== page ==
Le Devoir is a French newspaper in Montreal. Julius Streicher was a prominent Nazi writer who had a newspaper in Germany called Der Stürmer which he was used as propaganda for the Nazi party. He also had a publishing firm that published Anti-Semitic books for children.  To have the paper appear as though Streicher, a man who was later convicted and executed for crimes against humanity shows the amount of Antisemitism that was coming out of Montreal.

Okay so now that I fully understand the allusions in this quote I am able to better understand the Antisemitism in Montreal. Sure the having people shout ‘Death to the Jews’ should have instantly made me realize how bad Antisemitism was in Montreal, but the added image of Streicher-esque writing and Antisemitic political groups allowed me to fully understand just how bad it really was.


While analyzing this one sentence I have been able to see just how different my Canada and Barney/Richler’s Canada is. Today Antisemitism is absolutely wrong, but for Richler it is something seem everyday and something as that he had to deal with everyday as a Jewish Canadian. Barney talks about these things with Irv as though is remembering the good ol’ times of his childhood instead of the terrors. This is another example of how aspects of Canadian history have been hidden in the shadows.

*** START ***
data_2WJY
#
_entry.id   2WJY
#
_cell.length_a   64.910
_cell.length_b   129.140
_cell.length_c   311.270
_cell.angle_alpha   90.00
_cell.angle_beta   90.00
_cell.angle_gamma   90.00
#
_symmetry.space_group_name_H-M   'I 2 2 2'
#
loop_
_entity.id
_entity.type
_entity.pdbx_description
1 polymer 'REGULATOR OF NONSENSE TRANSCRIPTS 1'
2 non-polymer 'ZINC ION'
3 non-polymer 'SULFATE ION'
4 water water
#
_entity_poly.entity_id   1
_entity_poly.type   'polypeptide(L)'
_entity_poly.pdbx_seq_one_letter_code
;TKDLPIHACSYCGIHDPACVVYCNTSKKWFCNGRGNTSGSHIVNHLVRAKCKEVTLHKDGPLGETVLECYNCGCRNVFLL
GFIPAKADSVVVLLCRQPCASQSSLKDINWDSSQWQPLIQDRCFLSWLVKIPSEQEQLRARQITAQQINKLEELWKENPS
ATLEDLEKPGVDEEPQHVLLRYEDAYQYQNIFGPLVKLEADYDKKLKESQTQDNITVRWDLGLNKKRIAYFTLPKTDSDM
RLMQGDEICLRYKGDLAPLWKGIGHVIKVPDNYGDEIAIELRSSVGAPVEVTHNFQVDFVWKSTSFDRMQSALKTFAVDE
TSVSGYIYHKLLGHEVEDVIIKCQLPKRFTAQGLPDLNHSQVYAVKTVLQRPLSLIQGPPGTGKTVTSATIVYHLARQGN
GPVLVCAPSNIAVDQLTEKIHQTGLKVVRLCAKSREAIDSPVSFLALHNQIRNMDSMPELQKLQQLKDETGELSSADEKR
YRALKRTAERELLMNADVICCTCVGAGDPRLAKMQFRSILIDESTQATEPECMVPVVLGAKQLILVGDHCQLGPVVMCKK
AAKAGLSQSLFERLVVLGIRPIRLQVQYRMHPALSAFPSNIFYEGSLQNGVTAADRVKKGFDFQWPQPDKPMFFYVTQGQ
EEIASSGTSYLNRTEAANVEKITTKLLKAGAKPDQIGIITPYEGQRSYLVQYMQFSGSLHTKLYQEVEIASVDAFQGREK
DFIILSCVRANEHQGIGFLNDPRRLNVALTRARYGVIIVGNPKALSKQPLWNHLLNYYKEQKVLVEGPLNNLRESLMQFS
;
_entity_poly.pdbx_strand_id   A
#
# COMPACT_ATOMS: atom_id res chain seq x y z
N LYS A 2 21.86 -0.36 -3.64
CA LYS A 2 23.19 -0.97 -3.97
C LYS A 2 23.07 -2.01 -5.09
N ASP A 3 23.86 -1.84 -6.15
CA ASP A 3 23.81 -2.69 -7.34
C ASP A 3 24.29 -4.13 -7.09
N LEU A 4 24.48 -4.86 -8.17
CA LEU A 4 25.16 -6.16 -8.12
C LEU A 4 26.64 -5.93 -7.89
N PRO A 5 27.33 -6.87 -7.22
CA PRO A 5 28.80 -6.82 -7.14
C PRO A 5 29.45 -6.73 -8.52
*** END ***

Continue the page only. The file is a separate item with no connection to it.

So Many Choices!

I am not entirely sure what book I want to read. For English Honours I will have to read Tomson Highway’s Kiss of the Fur Queen. I don’t have to read it until March though. The book sounds interesting, plus if I read it for this class it might be interesting to see the different points of views that I get just because I am studying it in a different class. But will that sort of count as cheating reading the same book for two different classes? Or is it like hitting two birds with one stone?

I am really interested in reading something by Mordecai Richler as I said in Where is Canada. I have looked up the The Apprenticeship of Buddy Kravitz, Barney’s Novel , Joshua Then and Now and Solomon Gursky Was Here and all four sound pretty interesting.

I tried to read Life of Pi a while ago but for some reason was unable to finish the book. I have heard many great things about it, so maybe it is about time I tried reading it again.

The one last book I can think of that might be good is Obasan by Joy Kogawa. I was told by a friend that it is about the Canadian-Japanese people who were forced to go into the internment camps during WWII.

There are so many possibilities… I just can’t choose!

Plus as I read everyone else’s blogs and what they want to read my list grows longer and longer!

* Just as an update, my group and I have decided to read …. none of these books. We are actually going to be reading the Gum Thief. I am really excited about this because usually I read books that are based in places places outside of Canada or if they are in Canada, ones not based in Vancouver. It will be interesting to see the difference in perspectives that I have with the author concerning Vancouver. And possibly to see not only Canadian-ness-ness (as Erika says), but maybe a little Vancouver-ness-ness.